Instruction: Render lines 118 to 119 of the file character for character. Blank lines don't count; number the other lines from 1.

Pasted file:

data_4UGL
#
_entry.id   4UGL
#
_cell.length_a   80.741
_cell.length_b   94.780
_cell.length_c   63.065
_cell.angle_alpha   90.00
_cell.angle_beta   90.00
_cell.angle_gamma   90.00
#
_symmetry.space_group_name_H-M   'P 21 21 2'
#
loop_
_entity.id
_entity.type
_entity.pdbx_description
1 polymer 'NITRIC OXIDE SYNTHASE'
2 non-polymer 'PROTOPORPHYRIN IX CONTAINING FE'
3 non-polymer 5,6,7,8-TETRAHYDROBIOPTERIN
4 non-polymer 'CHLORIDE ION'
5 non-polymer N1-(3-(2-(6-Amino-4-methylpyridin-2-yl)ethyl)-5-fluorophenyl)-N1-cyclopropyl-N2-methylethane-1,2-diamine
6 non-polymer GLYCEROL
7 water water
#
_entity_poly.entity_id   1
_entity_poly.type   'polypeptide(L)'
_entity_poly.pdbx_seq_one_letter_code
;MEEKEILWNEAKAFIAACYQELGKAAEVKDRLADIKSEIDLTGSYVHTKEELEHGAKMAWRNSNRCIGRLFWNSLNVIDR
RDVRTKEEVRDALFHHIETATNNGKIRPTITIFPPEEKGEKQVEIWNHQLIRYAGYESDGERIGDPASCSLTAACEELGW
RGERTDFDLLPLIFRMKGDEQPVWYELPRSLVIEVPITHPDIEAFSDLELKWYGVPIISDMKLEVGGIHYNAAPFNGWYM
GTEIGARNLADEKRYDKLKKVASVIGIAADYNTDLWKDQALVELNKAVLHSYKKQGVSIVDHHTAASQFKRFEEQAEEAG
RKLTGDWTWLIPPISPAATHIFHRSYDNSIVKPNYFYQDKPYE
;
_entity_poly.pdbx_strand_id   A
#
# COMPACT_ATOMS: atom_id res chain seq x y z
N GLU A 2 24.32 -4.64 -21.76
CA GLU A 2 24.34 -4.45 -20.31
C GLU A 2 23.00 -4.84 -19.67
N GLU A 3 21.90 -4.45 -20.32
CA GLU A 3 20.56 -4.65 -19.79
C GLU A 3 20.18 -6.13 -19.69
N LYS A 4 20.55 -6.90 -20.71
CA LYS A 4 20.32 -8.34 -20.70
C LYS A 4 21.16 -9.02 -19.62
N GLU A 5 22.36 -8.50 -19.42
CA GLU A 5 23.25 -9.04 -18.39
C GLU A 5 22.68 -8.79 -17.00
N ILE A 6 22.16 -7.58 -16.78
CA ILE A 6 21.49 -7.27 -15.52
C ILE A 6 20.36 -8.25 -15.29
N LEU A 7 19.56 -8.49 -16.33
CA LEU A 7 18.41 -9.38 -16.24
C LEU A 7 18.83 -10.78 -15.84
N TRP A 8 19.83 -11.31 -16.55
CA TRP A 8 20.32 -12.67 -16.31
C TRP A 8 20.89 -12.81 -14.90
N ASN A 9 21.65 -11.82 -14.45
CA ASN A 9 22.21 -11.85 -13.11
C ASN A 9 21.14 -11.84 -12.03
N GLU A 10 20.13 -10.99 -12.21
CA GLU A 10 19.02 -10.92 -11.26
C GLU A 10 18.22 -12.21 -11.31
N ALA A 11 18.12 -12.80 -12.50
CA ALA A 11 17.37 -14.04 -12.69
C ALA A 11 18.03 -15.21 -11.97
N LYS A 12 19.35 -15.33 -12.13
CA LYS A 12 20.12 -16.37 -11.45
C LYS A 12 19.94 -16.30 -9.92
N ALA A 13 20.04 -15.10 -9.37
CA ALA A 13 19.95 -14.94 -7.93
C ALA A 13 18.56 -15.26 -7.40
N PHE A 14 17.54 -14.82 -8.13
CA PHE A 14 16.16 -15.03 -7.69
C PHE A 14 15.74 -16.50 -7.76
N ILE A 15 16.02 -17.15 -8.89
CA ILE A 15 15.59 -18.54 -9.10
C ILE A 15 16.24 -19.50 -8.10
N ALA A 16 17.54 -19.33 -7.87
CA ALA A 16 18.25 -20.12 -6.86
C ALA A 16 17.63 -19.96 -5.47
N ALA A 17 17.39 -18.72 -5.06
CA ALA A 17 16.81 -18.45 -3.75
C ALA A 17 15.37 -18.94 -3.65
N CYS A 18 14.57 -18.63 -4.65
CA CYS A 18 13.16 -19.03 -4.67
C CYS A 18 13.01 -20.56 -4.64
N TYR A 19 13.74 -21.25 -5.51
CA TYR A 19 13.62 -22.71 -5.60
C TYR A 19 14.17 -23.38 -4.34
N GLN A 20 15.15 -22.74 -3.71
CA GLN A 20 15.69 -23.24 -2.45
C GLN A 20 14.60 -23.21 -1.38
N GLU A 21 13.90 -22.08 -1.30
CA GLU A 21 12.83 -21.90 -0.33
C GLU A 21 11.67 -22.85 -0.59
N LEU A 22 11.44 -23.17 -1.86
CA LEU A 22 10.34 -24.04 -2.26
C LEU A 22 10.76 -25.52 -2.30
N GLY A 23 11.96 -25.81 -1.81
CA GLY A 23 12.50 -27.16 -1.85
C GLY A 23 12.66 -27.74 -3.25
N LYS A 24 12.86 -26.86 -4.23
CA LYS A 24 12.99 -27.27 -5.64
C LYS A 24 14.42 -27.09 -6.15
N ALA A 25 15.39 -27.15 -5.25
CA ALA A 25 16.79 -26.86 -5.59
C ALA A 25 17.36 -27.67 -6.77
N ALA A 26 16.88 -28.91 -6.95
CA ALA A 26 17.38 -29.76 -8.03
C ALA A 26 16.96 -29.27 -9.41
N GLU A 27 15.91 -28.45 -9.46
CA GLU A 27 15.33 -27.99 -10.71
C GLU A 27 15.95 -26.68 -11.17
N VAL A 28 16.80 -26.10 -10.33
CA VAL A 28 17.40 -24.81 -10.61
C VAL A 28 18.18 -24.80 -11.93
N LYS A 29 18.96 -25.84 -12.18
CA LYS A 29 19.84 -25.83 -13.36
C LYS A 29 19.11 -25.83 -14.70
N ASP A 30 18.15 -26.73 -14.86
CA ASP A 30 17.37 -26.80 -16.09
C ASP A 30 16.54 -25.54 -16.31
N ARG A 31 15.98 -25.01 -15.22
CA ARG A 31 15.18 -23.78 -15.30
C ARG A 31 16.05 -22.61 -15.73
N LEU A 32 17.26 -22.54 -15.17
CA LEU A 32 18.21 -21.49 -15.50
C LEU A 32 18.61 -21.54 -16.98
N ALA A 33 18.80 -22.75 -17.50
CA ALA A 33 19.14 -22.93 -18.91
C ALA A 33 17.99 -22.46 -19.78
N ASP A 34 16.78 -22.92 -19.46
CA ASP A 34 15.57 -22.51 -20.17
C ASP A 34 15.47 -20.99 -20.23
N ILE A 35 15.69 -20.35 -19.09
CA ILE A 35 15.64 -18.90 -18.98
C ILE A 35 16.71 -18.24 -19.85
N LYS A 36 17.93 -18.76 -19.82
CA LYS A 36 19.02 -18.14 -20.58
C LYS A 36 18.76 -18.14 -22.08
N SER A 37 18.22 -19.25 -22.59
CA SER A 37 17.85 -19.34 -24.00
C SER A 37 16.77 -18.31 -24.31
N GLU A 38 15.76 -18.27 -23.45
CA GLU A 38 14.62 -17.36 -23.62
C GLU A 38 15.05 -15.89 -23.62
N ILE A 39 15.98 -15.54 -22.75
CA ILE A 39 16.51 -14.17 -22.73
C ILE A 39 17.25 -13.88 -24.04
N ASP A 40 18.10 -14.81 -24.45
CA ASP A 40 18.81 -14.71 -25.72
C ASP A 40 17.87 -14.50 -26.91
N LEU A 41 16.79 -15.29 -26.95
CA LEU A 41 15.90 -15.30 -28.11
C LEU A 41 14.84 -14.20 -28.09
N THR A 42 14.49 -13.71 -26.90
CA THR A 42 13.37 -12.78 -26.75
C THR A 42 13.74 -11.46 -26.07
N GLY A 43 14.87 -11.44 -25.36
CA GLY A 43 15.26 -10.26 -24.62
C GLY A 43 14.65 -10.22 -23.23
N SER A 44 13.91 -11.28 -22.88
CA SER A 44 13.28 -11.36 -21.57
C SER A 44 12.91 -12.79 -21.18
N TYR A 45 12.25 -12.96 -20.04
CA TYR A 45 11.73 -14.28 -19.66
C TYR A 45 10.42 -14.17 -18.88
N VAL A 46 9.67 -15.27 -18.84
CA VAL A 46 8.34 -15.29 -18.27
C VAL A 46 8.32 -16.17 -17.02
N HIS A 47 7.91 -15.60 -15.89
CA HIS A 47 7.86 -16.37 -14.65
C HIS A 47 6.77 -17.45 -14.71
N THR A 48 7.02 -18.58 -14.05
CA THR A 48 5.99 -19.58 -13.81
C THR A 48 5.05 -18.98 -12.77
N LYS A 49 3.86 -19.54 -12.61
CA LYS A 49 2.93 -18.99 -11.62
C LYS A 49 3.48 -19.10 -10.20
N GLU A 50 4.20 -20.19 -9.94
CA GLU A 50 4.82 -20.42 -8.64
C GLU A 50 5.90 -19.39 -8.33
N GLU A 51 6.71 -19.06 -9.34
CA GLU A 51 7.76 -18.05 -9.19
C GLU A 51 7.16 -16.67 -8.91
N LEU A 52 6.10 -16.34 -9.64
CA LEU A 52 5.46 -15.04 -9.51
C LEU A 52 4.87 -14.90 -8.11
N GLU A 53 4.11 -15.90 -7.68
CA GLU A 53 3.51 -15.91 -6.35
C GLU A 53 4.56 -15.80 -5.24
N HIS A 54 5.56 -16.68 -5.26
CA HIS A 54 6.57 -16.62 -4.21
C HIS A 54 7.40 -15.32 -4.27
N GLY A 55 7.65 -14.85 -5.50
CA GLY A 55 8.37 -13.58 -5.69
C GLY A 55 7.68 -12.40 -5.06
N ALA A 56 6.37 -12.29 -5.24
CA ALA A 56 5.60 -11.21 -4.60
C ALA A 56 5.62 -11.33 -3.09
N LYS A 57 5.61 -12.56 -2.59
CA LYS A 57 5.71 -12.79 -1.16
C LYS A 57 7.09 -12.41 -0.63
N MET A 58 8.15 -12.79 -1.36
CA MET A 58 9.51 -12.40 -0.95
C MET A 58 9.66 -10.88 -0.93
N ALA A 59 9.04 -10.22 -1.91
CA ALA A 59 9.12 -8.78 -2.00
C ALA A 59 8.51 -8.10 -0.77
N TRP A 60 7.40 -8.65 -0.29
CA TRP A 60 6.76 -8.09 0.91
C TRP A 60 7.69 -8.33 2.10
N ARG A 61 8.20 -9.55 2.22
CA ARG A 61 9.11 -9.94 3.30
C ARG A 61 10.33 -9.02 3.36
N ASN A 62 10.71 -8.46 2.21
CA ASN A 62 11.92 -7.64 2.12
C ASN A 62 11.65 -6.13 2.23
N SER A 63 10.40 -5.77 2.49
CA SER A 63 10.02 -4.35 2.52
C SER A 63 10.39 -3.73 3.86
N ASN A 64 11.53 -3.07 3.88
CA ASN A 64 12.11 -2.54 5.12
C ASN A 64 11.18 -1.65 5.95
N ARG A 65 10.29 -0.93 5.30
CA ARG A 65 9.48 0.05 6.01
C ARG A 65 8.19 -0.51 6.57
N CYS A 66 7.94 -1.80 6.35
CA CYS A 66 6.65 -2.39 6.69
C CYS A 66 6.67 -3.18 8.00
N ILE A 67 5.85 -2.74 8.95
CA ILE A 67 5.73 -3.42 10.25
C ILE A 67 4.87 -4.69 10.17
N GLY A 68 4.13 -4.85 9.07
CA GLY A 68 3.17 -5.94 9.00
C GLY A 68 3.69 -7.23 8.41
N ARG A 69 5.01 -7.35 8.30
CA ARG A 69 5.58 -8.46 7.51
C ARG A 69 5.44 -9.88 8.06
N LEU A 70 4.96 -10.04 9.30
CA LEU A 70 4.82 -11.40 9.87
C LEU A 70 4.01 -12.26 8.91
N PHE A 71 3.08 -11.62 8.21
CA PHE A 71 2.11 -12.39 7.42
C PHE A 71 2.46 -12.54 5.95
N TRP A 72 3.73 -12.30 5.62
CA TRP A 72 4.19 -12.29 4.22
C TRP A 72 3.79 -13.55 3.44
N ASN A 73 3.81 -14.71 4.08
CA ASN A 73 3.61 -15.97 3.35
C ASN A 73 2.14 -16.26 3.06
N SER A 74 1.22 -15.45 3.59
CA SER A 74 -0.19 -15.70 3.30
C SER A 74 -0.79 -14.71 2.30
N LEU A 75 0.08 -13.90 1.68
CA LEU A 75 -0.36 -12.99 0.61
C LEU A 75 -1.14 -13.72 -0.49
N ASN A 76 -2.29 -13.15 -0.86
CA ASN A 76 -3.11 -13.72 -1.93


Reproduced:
C VAL A 28 18.18 -24.80 -11.93
N LYS A 29 18.96 -25.84 -12.18